Stop whatever you are doing and devote your full attention to being still or slowing down. If it helps, close your eyes. Become conscious of your breath breathing itself. Follow one complete inhale-exhale cycle with your attention.

Bring your awareness to the present moment, and allow yourself to sink into it. Put your hand on your heart. See if you can focus on your breath while letting your heart soften…

Look: Allow your attention to turn towards how you are feeling right now. The first thing that often happens is we have a story that immediately wants to explain our feelings and that wants a lot of attention. Underneath that story are important feelings. Can you get past the story to at least one feeling, clearly? Does it arise with a name? Try naming the feeling softly to yourself.

Now – can you try to approach this feeling with the same kind of curiosity you might offer a child who is hurting? Can you picture bending down and offering eye contact and your full attention? Can you cultivate a touch more tenderness?

Are there layers underneath the first feeling that you might identify? What is the texture of how you feel? Explore the edges and girth of the feeling. Deepen your willingness to listen to the physical sensations that arrive with feelings. Be receptive to this wisdom. Inquire even more deeply about how your heart would describe its state. With kindness, allow more “feeling” words to come to mind. Speak them softly to yourself as they arise.

We are liberated by being able to identify the nuances of our feelings. All feelings are gifts reminding us that we are still fully alive – on the inside.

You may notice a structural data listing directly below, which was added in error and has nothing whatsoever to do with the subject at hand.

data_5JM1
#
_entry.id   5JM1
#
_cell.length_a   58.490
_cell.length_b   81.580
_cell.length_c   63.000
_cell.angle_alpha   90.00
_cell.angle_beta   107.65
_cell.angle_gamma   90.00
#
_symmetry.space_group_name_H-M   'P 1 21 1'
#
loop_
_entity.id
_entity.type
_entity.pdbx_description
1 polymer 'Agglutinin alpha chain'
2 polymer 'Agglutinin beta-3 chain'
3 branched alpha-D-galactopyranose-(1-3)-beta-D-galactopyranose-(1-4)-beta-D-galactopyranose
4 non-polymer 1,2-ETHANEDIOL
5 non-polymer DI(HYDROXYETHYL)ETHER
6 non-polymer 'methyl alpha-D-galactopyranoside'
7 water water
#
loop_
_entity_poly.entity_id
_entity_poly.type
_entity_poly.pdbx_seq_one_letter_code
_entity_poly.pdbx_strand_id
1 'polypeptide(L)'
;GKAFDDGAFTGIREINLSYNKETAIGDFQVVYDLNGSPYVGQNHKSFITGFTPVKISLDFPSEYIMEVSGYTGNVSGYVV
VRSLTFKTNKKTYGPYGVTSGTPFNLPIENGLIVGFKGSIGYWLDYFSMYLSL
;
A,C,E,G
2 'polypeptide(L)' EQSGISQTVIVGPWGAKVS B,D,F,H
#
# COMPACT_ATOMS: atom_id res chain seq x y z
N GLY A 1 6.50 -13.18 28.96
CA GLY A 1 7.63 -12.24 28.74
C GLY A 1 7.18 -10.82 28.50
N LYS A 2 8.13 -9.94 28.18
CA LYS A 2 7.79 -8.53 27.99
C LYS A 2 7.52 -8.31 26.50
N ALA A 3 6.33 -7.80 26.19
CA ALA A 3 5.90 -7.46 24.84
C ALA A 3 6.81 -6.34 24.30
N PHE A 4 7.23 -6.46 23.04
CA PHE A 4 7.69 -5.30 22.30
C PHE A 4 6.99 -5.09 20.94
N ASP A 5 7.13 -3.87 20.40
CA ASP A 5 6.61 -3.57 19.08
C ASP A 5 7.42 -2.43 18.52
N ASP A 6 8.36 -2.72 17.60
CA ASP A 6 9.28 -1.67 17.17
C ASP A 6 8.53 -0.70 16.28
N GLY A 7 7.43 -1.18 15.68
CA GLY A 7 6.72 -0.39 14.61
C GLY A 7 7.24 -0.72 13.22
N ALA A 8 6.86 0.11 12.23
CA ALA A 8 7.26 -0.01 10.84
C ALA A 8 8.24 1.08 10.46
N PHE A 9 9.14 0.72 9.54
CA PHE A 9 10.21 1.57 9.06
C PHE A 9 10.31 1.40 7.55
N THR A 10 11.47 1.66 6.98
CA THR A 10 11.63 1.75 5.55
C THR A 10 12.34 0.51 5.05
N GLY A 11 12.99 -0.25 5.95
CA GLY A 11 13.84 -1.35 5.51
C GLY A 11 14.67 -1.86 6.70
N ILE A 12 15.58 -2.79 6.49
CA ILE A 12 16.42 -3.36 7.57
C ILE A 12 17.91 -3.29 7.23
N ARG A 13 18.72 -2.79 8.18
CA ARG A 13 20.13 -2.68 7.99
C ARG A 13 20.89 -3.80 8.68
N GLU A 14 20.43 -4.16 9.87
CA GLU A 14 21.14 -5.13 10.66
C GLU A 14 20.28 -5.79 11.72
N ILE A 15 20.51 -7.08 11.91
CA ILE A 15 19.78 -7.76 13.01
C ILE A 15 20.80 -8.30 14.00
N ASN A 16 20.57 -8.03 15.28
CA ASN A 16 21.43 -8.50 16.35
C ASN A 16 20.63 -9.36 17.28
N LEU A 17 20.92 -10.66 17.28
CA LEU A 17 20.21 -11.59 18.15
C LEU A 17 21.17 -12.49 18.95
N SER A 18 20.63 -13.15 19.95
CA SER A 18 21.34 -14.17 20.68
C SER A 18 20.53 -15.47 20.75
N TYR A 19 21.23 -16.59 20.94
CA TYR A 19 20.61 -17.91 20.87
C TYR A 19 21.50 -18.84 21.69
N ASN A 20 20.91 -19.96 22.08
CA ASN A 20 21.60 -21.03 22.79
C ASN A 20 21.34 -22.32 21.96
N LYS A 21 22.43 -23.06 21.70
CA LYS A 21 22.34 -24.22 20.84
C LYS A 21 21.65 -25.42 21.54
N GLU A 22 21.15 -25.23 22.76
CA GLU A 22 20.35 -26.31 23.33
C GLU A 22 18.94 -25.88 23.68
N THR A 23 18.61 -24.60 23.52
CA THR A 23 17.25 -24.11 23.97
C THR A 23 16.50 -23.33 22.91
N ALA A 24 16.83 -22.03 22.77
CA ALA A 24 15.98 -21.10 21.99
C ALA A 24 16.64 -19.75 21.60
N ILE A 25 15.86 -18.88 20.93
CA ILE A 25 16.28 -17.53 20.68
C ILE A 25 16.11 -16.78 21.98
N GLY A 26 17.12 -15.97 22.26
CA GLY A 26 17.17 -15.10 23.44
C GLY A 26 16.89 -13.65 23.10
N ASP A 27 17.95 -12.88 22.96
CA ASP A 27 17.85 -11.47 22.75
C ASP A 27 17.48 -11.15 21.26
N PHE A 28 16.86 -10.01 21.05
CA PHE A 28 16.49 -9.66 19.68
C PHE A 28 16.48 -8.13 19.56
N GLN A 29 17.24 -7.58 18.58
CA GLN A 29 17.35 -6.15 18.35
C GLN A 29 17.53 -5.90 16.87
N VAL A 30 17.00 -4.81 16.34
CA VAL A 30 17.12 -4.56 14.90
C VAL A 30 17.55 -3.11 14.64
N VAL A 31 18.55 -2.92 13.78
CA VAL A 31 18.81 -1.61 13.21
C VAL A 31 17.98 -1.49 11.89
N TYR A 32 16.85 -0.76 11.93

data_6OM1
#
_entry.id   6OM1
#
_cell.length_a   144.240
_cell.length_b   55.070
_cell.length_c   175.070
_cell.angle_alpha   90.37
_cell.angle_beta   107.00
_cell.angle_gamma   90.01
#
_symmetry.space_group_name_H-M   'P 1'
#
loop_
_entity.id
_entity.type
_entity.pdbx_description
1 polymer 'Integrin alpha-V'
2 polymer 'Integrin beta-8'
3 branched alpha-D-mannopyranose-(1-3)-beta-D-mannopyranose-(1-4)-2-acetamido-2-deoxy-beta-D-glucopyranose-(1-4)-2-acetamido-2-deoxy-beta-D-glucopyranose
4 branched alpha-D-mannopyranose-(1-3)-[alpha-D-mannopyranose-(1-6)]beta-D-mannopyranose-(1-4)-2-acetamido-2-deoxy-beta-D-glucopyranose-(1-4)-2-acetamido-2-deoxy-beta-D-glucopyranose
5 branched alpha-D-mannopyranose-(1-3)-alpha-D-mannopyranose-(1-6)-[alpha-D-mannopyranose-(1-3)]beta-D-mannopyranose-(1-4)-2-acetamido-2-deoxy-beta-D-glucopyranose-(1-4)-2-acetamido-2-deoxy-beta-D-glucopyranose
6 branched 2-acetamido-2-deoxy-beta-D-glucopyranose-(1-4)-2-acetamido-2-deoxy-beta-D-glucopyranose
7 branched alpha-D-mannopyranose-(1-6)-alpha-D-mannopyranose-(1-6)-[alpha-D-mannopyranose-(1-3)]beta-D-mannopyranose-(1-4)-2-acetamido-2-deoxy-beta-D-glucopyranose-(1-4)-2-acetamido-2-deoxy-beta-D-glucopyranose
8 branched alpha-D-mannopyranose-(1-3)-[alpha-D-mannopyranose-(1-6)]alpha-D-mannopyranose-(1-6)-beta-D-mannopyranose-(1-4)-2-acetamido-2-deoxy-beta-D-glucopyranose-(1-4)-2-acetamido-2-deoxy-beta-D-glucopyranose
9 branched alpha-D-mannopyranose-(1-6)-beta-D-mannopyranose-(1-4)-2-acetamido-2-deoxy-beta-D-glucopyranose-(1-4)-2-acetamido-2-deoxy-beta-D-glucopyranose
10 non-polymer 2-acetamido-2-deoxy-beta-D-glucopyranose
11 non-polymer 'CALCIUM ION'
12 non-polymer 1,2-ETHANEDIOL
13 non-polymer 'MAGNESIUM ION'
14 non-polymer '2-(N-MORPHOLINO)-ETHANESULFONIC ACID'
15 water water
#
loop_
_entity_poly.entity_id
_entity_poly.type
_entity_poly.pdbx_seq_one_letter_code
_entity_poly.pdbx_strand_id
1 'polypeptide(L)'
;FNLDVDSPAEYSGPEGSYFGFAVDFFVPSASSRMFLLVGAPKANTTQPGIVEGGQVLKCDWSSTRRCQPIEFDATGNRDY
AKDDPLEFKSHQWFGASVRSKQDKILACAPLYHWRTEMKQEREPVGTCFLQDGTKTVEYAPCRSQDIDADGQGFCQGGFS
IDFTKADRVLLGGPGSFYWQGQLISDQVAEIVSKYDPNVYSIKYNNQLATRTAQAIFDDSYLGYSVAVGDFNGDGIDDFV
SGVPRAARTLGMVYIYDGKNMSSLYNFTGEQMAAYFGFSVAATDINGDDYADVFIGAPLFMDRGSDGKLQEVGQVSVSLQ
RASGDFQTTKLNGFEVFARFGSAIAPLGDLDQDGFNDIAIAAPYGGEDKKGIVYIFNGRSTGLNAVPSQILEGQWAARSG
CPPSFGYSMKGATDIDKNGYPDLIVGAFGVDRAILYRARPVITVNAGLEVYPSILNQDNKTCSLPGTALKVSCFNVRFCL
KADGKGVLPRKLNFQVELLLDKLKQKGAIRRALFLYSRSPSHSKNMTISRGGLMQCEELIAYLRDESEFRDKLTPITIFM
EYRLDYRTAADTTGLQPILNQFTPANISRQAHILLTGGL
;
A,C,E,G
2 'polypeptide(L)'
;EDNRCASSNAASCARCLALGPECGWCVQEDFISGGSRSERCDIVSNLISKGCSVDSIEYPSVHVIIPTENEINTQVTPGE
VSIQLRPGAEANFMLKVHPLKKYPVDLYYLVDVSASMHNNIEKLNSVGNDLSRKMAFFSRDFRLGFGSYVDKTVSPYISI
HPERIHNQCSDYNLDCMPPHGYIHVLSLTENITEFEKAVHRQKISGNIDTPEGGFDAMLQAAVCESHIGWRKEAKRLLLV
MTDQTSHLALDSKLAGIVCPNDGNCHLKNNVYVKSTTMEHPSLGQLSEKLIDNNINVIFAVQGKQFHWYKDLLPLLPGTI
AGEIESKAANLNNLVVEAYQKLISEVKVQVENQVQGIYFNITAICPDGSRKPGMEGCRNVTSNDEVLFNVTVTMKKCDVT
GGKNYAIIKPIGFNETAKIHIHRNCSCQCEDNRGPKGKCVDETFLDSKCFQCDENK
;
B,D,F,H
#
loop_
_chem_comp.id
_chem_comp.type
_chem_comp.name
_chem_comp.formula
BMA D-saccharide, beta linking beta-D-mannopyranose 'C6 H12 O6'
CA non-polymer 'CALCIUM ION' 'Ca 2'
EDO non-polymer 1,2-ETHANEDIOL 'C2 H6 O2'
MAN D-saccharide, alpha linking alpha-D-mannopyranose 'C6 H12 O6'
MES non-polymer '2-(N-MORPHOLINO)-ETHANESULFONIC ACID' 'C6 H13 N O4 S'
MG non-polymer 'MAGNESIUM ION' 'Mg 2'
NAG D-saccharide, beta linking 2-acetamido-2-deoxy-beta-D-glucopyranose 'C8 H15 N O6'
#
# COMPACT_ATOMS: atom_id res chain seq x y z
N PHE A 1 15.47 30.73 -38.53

There is good news in the fact that we can feel at all. It is really good news that we are tender-hearted and capable of feeling – even things that we might not like to feel. It means we are human. And being human is a big, vulnerable job.

Challenging feelings are what connect us to the rest of the human race, and often, ironically, what make us most lovable.

As Leonard Cohen says, “Ring the bells that still can ring. Forget your perfect offering. There is a crack in everything. That’s how the light gets in.”

Go: Try to embrace how full of light you are. Develop a posture of grateful kindness towards yourself, as you might extend yourself to someone else. Notice that you can be compassionate toward your emotions and that compassion can change the quality of how you feel about your feelings.

Remember times when you have had challenging feelings in your past – and notice that they could shift, sometimes completely. Connect with the impermanence of feelings – like the weather  – they change and move like clouds through the sky of our life.

Write about the nuances, physical sensations, and/or “the weather” of your feelings in a journal.  (Access your private online journal here.) You can learn a lot by letting yourself excavate and name small feelings under the bigger ones.

Now, notice how your compassion for yourself can translate into greater compassion for others. There is a wonderful quote: “Be kinder than necessary for everyone you meet is fighting some kind of battle.” Extend yourself with care to someone in need today. Act with generosity toward someone. Direct your attention toward a hurt you might be able to help heal…

It is amazing how easy it is to “make someone’s day” with an act of kindness, and it is remarkable how much focusing on helping others can ripple back to helping us feel better about life.

Brother David Speaks candidly about depression here.

Brokenness of Our Inner Selves by Kate Kennington Steer

Read More: Healing the Mind